Pujols was coming off a historically great 11-year run with the Cardinals when he hit free agency following the 2011 season. He was a three-time National League MVP Award winner (’05 and ’08-09), a two-time World Series champ (’06 and ’11), the ’01 NL Rookie of the Year Award winner, a nine-time All-Star (’01, 2003-10), a back-to-back home run champion (’09-10) and a batting champion (’03). His accomplishments earned him a mega-deal with the Angels entering his age-32 season.

Injuries have sapped Pujols of his elite production since he arrived in Anaheim, and the amount of money the Angels have to pay him through his decline have caused many to criticize the contract. But Pujols also has over 1,000 hits with the Angels — making him one of just nine players in MLB history with 1,000 hits in both leagues — and close to 200 homers, including a 40-homer season and a pair of 30-homer seasons. He’s reached several career milestones in Anaheim: 500 and 600 home runs, as well as 3,000 hits. Pujols’ best years came with the Cardinals, but he’s further cemented his Hall of Fame legacy with the Angels.

Video: LAA@WSH: Pujols hits a two-run shot for No. 500

4 (tie). Robinson Cano, Mariners: 10 years, $240 million (2014-23)
Cano signed his contract with Seattle at age 31 after spending the first nine years of his career with the Yankees. In New York, he was a five-time AL All-Star, a five-time AL Silver Slugger Award winner and two-time Gold Glove Award winner at second base, as well as winning the World Series in 2009. He continued to excel with the Mariners, earning All-Star nods in three of his first four seasons in Seattle. Cano, now a member of the Mets, is sitting on 2,470 career hits entering his age-36 season in 2019, which gives him a shot at 3,000. He’s on a potential Hall of Fame track, although his suspension for violating MLB’s performance-enhancing drug policy in 2018 might cast a shadow over his case.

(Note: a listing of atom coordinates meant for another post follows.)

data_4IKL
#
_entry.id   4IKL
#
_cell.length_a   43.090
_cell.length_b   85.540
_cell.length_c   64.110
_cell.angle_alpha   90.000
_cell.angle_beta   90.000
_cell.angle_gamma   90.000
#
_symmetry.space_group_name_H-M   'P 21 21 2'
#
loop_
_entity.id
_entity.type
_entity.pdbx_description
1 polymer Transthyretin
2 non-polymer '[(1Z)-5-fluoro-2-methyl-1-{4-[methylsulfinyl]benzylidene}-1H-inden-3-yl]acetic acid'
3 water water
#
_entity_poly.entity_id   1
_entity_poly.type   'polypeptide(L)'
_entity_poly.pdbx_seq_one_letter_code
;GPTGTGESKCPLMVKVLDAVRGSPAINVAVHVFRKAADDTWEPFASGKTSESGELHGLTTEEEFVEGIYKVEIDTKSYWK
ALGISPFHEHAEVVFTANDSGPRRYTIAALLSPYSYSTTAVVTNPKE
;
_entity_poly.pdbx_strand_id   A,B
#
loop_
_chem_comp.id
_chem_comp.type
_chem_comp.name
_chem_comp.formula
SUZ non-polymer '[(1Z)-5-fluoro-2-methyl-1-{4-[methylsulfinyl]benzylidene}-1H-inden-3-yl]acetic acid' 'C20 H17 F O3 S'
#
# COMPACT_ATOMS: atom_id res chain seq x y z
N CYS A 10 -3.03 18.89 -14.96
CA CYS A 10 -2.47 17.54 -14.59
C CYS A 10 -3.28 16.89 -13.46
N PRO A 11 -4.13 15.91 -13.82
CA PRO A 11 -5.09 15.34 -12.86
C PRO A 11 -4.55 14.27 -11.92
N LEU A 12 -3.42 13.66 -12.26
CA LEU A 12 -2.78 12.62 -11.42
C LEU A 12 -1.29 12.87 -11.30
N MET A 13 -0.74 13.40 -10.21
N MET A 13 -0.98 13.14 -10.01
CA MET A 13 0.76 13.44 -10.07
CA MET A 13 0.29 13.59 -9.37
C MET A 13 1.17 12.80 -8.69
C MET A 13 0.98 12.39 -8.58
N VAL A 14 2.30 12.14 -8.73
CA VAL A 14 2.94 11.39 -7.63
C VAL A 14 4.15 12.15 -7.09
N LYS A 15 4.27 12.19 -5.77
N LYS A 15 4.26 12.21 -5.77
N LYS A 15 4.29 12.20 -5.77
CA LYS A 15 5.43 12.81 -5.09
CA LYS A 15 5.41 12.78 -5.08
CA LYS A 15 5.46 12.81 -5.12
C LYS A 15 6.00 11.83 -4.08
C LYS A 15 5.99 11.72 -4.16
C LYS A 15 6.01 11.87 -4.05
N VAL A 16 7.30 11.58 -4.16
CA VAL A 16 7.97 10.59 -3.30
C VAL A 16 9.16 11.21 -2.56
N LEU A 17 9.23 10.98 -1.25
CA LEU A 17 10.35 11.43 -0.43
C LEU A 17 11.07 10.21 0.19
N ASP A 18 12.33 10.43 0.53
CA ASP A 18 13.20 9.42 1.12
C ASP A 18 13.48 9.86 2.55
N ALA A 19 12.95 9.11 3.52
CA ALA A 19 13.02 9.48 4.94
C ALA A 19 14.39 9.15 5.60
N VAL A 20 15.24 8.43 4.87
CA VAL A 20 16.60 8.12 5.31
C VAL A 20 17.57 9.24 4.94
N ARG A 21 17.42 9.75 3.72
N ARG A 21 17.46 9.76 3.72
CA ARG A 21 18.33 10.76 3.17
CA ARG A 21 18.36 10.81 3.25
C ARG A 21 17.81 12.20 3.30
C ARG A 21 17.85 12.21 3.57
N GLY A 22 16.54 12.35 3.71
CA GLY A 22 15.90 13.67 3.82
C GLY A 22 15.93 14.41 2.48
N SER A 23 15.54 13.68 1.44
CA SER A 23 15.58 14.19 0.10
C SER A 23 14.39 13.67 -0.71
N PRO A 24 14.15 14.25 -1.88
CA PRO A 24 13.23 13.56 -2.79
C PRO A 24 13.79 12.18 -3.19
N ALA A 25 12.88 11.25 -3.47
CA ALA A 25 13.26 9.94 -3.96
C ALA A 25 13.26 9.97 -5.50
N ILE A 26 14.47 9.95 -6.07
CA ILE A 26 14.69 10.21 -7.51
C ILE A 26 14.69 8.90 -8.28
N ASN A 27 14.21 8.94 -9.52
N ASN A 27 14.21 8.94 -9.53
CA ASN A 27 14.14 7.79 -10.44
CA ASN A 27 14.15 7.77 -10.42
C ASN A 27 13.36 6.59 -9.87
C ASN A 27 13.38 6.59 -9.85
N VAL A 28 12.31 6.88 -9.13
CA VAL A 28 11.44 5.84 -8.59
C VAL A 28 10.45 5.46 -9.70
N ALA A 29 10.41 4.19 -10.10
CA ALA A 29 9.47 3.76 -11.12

“I want to earn every penny that I get here,” Cano said at the beginning of 2018. “I don’t want to be like those guys that, two or three years into their contract, they do really good and then they don’t care. I do care. … That’s how I want to be remembered, as a guy that was productive in this game, not a guy that just feels comfortable because he gets the money.”

Video: SEA@TEX: Cano hits first home run as a Mariner

6. David Price, Red Sox: 7 years, $217 million (2016-22)
The largest free-agent contract ever awarded to a pitcher belongs to Price, who joined a small group of $200 million pitchers — Zack Greinke, Max Scherzer and Clayton Kershaw are the others — when he went to Boston in the offseason of 2015. The left-hander was 29 when he signed the deal after spending his first eight Major League seasons with the Rays (with whom he won the AL Cy Young Award in ’12), Tigers and Blue Jays.

For a while, Price wasn’t always the most popular player with Red Sox fans — especially due to postseason struggles and a verbal altercation with NESN broadcaster and Hall of Fame pitcher Dennis Eckersley in 2017 — but he reversed all those narratives in the 2018 World Series. Price was brilliant in winning both Game 2 and the clinching Game 5 over the Dodgers, leading the Red Sox to their fourth championship in 15 seasons.

Video: WS2018 Gm5: Price retires 14 straight in WS clincher

7. Prince Fielder, Tigers: 9 years, $214 million (2012-20)
Fielder was one of the game’s premier power hitters when he signed his blockbuster deal with Detroit entering his age-28 season, the largest contract the Tigers had ever given out. Fielder was coming off five straight seasons of at least 30 home runs with the Brewers, including 46 in ’09 and 50 in ’07. His first year in Detroit, Fielder teamed up with Miguel Cabrera to slug the Tigers to the AL pennant, although they were swept by the Giants in the World Series. Detroit reached the ALCS again in ’13.